In contrast to the CEP, a computer which was produced as a one-off and optimised for rapid calculation of small quantities of data, the Elea was characterised by its ability to handle what was considered at the time to be relatively large quantities of data, for use in management and administration, with an open and expandable design, conceived and engineered for mass production. Following the first two valve and hybrid prototypes, the final production run of approximately 40 units was executed, with an innovative design consisting of only the latest solid-state circuits, which required a relatively low level of cooling and energy consumption. IBM was to follow almost a year later with the 700/7000 series.
The story of Olivetti following the commercialisation of the first Elea 9003 models are well known: the death of Adriano Olivetti on 27 February 1960, the death of Mario Tchou in a car accident on 9 November 1961, the sale of the electronics division to General Electric in 1964, and a halt in electronics for Olivetti which lasted for at least a decade.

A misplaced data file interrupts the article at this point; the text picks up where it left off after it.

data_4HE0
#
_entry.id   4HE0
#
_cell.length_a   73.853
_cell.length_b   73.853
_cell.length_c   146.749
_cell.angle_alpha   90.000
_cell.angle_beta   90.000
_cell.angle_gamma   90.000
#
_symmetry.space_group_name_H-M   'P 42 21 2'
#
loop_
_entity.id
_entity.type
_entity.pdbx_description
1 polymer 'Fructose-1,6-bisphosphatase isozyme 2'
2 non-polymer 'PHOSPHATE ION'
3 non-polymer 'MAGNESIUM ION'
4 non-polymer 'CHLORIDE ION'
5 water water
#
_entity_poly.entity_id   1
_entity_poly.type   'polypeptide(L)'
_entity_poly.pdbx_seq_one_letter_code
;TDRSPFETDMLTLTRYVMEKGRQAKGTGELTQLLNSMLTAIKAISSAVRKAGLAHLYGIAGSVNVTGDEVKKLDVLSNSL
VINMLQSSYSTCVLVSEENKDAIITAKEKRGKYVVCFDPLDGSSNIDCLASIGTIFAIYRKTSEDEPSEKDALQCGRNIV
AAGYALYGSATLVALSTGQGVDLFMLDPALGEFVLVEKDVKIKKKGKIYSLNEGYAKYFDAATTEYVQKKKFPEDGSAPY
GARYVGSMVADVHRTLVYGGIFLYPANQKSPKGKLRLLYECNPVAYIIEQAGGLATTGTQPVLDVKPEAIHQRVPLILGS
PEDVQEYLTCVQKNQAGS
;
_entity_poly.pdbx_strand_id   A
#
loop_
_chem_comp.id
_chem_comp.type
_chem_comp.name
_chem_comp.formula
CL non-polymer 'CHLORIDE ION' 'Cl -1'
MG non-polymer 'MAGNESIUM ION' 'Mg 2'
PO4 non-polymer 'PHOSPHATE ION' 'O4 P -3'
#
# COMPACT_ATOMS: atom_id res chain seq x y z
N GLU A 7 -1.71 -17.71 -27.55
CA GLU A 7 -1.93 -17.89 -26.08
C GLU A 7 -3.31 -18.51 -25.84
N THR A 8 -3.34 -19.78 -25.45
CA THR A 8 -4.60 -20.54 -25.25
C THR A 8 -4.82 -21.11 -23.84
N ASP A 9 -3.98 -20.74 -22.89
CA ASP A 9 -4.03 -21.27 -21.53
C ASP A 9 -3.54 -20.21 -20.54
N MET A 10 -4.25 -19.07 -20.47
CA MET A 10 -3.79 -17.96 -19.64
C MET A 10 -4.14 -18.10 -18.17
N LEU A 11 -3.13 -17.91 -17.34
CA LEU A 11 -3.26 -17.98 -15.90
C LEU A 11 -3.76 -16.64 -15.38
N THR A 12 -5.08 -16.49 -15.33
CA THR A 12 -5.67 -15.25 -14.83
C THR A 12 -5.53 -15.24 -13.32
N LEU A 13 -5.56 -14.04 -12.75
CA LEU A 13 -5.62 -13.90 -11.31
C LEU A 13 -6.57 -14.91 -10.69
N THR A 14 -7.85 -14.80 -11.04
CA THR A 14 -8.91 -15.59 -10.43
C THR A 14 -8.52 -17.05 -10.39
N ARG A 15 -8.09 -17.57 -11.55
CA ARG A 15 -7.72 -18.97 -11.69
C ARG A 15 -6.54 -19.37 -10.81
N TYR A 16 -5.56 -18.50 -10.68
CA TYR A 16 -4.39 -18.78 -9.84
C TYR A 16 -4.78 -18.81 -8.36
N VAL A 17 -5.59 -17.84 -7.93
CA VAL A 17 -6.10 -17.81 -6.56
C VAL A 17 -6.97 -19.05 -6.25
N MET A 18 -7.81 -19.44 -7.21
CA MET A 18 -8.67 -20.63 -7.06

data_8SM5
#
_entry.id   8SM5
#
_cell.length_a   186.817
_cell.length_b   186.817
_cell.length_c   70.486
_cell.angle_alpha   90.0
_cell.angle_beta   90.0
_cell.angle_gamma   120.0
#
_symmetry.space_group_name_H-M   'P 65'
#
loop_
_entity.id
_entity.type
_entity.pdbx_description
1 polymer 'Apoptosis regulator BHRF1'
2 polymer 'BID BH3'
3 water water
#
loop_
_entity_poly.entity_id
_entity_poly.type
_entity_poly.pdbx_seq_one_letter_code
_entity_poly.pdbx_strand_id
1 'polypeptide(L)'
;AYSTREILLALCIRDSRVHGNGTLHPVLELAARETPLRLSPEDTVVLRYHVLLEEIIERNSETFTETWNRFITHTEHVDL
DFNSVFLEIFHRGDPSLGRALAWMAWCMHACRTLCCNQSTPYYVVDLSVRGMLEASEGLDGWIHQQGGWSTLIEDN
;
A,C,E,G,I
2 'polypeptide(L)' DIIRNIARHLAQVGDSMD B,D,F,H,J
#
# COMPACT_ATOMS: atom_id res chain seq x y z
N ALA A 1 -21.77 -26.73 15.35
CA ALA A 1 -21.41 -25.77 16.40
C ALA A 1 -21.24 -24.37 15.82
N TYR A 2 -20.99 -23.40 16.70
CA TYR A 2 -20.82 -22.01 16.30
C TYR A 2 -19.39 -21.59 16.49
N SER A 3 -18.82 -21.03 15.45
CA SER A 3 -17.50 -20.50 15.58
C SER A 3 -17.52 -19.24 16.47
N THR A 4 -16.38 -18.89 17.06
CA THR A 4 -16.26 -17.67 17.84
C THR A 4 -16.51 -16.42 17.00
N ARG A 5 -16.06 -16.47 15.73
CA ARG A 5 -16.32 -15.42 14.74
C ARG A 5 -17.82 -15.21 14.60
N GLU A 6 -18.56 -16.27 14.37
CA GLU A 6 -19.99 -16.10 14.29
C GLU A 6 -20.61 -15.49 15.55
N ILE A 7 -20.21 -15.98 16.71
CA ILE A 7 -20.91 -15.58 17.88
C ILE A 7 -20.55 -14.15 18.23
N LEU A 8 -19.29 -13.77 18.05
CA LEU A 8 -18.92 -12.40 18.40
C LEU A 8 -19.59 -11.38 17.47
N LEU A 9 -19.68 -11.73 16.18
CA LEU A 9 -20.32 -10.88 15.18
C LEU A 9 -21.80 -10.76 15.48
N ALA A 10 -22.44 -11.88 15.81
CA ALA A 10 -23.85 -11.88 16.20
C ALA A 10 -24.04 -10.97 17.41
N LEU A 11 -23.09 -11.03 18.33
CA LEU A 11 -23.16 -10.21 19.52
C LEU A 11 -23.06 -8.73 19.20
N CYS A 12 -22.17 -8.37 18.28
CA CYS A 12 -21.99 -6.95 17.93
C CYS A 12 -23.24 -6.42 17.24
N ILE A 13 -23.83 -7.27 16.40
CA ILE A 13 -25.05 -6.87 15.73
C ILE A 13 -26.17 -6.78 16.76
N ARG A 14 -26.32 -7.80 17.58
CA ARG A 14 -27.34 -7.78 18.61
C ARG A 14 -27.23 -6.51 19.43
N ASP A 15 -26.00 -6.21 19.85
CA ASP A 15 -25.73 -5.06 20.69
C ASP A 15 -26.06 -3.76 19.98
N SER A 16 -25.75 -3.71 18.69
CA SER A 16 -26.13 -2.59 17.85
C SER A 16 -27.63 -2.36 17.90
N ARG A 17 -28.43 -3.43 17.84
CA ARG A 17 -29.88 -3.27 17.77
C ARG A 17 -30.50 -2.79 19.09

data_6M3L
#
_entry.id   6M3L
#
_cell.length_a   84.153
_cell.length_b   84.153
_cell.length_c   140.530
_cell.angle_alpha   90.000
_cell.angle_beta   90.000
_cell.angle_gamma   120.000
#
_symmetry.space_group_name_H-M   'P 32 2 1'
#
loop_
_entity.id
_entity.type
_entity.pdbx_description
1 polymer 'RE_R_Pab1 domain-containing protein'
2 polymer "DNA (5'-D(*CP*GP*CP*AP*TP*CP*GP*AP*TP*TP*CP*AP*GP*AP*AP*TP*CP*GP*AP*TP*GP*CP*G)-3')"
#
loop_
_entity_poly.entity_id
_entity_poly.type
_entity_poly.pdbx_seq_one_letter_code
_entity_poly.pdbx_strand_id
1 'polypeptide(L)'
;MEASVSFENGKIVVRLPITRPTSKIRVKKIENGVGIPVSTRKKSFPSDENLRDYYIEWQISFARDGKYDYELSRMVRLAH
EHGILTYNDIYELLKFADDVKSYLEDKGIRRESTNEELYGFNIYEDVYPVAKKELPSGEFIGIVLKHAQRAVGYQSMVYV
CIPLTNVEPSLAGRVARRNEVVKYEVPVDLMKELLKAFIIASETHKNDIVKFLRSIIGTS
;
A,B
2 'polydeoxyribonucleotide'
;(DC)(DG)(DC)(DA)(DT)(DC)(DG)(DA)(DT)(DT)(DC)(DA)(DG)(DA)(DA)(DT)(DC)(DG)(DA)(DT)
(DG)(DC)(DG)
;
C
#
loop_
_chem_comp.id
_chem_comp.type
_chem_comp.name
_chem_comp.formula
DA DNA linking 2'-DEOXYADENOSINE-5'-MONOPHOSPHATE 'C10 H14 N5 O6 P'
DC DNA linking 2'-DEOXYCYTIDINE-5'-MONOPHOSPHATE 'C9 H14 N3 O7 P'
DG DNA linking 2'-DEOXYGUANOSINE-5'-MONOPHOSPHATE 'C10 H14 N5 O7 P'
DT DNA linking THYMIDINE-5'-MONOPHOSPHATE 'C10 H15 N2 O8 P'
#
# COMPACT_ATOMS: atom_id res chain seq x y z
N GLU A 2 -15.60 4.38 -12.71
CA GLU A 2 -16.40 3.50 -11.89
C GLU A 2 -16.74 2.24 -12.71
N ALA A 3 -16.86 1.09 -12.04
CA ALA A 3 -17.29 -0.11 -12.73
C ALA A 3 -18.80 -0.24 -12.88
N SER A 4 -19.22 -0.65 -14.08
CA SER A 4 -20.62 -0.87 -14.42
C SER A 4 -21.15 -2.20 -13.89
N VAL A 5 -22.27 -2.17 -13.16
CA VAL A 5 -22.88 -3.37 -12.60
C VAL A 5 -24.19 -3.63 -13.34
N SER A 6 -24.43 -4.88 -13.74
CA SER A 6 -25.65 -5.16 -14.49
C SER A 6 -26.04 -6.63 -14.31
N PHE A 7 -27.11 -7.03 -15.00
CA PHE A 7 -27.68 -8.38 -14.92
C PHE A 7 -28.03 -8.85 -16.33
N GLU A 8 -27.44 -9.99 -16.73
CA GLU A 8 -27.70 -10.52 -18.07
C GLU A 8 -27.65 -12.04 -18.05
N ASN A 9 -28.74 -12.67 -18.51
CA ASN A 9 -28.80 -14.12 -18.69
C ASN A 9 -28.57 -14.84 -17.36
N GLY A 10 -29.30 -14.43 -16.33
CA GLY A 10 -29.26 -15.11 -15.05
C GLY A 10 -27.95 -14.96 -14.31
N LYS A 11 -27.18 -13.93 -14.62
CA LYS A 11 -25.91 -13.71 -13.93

The Elea 9003/200 model in use in Bibbiena had a particular journey. When, in the 1970s, the companies that had purchased the Eleas began to take them out of service, Monti dei Paschi di Sienna decided instead to donate its model, serial number 02, to the only technical college in Southern Tuscany which taught information technology. A convoy of lorries and a team of machinists and engineers from Ivrea, the same who, 20 years earlier, had put together the original machine, reached 1 Piazza Giacomo Matteotti and, in the space of just a few weeks, re-installed Olivetti’s mainframe, also providing two specially-trained Industrial Technical High School technicians with all the documentation necessary for the operation and maintenance of the computer: hundreds of typewritten pages and tables with the installation diagrams.